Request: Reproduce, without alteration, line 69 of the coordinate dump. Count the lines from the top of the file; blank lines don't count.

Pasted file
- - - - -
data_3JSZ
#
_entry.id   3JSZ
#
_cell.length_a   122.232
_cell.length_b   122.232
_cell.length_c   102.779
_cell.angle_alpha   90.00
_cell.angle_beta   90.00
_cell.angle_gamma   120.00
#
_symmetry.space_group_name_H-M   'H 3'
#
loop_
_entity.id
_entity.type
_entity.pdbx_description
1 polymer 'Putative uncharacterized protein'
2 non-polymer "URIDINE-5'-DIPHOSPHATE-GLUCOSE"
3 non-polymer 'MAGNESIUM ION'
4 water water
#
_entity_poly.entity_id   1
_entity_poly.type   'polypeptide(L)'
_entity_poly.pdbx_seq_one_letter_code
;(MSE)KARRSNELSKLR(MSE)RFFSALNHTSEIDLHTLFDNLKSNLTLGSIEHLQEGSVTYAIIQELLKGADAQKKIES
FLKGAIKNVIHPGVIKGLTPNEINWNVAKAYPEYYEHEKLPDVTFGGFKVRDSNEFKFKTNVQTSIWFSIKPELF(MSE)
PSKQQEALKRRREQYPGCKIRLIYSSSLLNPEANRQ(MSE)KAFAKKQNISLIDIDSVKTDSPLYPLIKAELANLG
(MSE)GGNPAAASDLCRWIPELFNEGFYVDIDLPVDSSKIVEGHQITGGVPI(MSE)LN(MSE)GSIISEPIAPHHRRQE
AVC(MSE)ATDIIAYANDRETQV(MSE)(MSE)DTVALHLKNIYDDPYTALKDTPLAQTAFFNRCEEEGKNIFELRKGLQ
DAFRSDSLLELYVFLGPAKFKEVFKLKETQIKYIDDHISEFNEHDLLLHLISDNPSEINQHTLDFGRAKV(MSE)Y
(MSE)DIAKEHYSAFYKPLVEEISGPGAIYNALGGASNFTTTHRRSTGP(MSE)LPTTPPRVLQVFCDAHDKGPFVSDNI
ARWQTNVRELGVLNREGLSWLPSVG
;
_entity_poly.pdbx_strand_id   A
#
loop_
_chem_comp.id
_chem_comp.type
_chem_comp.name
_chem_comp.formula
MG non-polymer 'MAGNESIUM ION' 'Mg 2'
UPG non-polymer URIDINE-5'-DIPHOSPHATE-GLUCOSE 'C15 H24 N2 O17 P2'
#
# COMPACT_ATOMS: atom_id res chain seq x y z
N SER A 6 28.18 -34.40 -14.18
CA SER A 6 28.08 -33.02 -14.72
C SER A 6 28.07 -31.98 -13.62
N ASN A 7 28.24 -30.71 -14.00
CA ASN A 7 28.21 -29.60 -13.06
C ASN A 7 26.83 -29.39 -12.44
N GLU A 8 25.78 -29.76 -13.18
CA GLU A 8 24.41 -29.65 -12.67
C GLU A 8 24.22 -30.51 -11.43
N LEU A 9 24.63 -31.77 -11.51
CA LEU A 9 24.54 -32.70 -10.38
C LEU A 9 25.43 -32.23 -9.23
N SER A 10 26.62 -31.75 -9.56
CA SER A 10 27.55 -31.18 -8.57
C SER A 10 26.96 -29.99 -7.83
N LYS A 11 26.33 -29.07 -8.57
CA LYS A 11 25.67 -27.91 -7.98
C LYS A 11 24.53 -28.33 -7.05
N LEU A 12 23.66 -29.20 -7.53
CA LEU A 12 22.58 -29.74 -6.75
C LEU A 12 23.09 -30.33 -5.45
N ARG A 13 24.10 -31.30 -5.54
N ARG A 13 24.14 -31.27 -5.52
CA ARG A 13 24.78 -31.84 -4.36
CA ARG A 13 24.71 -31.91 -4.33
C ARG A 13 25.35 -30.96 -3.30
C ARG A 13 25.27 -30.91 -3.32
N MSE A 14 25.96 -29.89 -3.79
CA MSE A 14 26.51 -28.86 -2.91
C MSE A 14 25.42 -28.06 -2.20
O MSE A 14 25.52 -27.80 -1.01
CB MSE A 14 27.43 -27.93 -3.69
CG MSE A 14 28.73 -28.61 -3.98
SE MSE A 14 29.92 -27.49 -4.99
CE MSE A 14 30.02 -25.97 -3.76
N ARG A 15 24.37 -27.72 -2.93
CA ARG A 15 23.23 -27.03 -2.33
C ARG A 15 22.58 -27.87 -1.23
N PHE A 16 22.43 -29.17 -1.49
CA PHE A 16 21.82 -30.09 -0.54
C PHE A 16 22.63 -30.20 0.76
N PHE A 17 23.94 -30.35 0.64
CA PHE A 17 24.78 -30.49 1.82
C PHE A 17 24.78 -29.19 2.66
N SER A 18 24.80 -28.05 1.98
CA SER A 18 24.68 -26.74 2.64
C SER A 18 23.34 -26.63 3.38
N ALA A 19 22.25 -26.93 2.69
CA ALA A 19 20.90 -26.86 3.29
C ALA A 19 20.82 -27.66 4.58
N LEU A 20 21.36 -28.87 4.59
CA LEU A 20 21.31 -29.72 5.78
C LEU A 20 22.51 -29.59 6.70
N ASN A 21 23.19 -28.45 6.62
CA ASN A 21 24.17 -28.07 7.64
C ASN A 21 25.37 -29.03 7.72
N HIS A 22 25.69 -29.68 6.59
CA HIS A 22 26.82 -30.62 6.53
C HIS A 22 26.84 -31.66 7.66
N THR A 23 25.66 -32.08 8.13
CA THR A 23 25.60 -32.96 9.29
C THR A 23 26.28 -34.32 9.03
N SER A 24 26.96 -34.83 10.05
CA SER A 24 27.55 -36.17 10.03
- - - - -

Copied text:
CA ARG A 13 24.78 -31.84 -4.36